Ratan N Tata, chairman, Tata Sons, and chairman, Indian Hotels Co Ltd: “The terrible wanton attacks last night on innocent people and the destruction of prominent landmarks in India deserve to be universally condemned. We cannot replace the lives that have been lost and we will never forget the terrifying events of last night, but we must stand together, shoulder to shoulder as citizens of India, and rebuild what has been destroyed. We must show that we cannot be disabled or destroyed, but that such heinous act will only make us stronger. It is important that we do not allow divisive forces to weaken us. We need to overcome these forces as one strong unified nation.”
Rahul Bajaj, chairman,Bajaj Auto: "This is a shame on our government that they cannot provide citizens with the basic security. We are tired of hearing Jaipur, Ahmedabad, Bangalore, Malegaon, Delhi and the commercial capital. This is not acceptable. Whether it affects business, whether business bounces back, whether it affects tourism is secondary to my mind...The government must provide security."
KV Kamath,MD & CEO, ICICI Bank: “The attacks clearly show that our institutions could be vulnerable, whether these are institutions of commerce like hotels or any institution doing any sort of business."
Niranjan Hiranandani, managing director, Hiranandani Constructions: “I think it is an economic attack than anything else. More than harming people, they are trying to destabilise the economy. They want to scare away investments, business opportunities and foreign travellers coming to India. They want to create an economic crisis in the country which is already passing through a tough phase. Besides, all top businessmen used to do their business in the attacked hotels, whether it is Ratan Tata or Mukesh Ambani. The terrorists want to destroy all the future business opportunities in the city.”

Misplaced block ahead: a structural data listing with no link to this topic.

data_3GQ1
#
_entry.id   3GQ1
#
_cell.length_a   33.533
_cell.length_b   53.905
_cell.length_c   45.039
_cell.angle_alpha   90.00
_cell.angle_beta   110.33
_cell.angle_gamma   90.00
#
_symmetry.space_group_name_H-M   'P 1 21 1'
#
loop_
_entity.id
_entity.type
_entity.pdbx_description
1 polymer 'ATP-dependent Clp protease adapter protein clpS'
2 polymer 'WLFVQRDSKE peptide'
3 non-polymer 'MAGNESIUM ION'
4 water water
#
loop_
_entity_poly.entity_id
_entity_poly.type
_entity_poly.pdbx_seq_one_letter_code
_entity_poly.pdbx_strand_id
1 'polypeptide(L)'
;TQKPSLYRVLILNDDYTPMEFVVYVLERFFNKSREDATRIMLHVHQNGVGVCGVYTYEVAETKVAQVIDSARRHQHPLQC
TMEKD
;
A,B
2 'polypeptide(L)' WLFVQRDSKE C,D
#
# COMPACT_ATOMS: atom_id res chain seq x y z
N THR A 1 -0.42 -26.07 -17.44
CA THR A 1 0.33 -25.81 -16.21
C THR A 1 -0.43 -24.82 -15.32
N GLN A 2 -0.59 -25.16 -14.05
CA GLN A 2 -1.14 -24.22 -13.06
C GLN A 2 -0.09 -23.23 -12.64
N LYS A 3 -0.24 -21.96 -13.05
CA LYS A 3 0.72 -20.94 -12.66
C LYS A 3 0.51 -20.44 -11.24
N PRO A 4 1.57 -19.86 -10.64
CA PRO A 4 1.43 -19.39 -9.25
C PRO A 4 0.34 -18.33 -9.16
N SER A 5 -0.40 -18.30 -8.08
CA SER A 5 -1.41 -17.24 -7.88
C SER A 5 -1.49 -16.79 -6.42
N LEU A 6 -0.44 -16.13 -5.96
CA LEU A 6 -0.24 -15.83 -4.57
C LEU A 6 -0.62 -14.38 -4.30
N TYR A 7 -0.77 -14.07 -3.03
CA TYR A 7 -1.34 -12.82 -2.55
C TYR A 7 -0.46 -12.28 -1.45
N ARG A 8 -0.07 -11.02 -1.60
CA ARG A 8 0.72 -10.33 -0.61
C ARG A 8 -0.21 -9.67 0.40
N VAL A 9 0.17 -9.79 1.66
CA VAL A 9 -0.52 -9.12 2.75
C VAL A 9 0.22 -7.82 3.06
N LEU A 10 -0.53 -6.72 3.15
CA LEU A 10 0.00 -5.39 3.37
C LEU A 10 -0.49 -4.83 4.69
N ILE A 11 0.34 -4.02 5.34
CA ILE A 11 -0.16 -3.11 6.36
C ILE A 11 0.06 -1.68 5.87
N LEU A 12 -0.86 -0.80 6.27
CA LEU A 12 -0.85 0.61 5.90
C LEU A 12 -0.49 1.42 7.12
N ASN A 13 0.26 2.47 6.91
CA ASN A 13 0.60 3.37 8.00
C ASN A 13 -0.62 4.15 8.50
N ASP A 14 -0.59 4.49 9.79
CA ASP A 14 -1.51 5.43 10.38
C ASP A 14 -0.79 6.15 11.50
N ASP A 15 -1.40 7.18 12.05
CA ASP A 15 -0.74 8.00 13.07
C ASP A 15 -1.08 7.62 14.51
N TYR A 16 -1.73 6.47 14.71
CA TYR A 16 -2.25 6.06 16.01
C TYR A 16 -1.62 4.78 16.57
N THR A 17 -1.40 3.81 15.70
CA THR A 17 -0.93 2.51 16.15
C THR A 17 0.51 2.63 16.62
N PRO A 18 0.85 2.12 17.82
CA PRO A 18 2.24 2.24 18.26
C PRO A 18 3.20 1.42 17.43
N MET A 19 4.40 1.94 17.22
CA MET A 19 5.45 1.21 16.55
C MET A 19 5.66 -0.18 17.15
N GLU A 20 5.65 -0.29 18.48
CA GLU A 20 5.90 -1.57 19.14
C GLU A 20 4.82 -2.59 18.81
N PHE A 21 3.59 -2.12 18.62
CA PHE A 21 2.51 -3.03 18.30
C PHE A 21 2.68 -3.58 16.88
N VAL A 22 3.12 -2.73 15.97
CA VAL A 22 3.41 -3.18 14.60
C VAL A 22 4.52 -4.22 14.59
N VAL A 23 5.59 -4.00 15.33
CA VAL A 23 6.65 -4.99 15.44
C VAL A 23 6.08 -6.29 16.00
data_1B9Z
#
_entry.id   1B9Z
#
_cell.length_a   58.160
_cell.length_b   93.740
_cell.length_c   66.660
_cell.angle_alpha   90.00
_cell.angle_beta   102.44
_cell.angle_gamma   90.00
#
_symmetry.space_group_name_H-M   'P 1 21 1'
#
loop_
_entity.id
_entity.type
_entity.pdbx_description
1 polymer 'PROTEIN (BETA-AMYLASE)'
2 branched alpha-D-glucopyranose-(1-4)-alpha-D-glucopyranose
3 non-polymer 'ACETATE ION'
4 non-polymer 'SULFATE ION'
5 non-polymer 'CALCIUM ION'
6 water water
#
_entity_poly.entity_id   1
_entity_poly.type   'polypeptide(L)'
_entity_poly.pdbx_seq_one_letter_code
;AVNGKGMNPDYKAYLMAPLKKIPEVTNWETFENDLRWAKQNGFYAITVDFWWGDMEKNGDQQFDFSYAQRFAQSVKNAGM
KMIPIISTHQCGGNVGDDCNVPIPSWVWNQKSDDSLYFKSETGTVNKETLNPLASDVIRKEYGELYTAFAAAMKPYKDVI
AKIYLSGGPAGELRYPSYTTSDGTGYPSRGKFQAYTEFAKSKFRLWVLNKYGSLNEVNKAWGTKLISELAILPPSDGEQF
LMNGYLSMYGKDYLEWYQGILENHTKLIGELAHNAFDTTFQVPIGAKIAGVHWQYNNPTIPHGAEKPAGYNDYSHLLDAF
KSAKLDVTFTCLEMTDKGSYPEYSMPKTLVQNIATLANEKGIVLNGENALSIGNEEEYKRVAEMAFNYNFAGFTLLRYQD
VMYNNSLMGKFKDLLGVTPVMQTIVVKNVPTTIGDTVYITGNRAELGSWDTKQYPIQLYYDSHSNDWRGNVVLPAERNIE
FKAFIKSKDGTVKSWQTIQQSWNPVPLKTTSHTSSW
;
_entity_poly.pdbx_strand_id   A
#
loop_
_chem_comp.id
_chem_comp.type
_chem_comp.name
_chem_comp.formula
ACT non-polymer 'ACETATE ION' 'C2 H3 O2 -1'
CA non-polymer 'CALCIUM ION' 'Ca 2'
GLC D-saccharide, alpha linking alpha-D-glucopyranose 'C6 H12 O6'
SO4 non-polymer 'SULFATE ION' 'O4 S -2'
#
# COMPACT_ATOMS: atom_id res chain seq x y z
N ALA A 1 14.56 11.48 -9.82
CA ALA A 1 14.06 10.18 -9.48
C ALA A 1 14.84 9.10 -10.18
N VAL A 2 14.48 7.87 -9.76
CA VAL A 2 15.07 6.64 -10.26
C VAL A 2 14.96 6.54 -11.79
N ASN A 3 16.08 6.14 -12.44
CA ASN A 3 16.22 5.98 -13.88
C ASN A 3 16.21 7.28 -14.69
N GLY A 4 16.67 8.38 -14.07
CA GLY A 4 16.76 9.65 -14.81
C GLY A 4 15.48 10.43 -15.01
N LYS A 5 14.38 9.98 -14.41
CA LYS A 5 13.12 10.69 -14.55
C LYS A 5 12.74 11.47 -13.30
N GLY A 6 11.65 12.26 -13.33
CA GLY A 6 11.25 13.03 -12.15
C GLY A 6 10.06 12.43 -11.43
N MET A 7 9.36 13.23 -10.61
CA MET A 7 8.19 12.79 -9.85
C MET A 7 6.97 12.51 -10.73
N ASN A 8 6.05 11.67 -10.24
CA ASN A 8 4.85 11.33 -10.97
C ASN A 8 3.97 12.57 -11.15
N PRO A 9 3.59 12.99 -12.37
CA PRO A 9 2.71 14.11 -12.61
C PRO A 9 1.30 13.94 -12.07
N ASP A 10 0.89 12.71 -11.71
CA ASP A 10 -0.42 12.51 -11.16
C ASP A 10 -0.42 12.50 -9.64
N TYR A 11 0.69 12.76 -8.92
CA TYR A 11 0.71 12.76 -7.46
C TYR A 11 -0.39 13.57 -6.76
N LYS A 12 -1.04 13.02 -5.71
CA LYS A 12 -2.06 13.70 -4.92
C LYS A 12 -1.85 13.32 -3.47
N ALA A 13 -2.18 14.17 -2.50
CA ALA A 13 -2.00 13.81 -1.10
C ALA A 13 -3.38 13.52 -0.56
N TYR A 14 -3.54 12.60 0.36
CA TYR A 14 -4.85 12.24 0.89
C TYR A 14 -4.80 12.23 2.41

Anand Mahindra, vice-chairman & managing director, Mahindra & Mahindra: "This attack on Mumbai should and will be seen as a part of a globally coordinated escalation in terrorist activity. The response therefore needs to be a global one. India must work in tandem with other nations and dramatically enhance its capacity to cope with, indeed prevent such brazen attacks on its nerve centres. In the meantime, Mumbai and its citizens will demonstrate yet again that we refuse to allow our spirit to be subdued by the forces of terror."
AKHIL GUPTA, chairman, Blackstone India: "Mumbai is a very resilient city. The last time we had terror attack, the city was up and running within 24 hours. I don't think business confidence or any investment outlook will be hit much."
VIJAY MALLYA, chairman, Kingfisher Airlines: "The government needs to really start acting tough. In our political system, we soft-peddle issues many times...but this kind of national disgrace needs to be dealt with a very firm hand. As far as Kingfisher Airlines is concerned, we have put everybody on high alert and we are reviewing the flight schedule in and out of Mumbai."
WILFRIED AULBUR, managing director & CEO, DaimlerChrysler India Pvt Ltd: "This will not have a major impact on foreign direct investment in India. India remains a very positive FDI location and we hope that the incident will be investigated and dealt with in a calm and fact-based manner. We will continue to do our business as usual but definitely everybody will be advised to be careful."
NR NARAYANA MURTHY, chief mentor, Infosys Technologies: "Given the fact that all Indians will regroup quickly, given the fact that the government will fight it and we will take necessary precautions, I am not at all worried that this would have any permanent effect in terms of business flow into India."
AMAR LULLA, joint manging director, Cipla Ltd: "It is a total breakdown of the security system in India. In terms of international business, the fear and uncertainty which was already there in the minds will be exaggerated. Business sentiment will be affected. It doesn't bode well for business."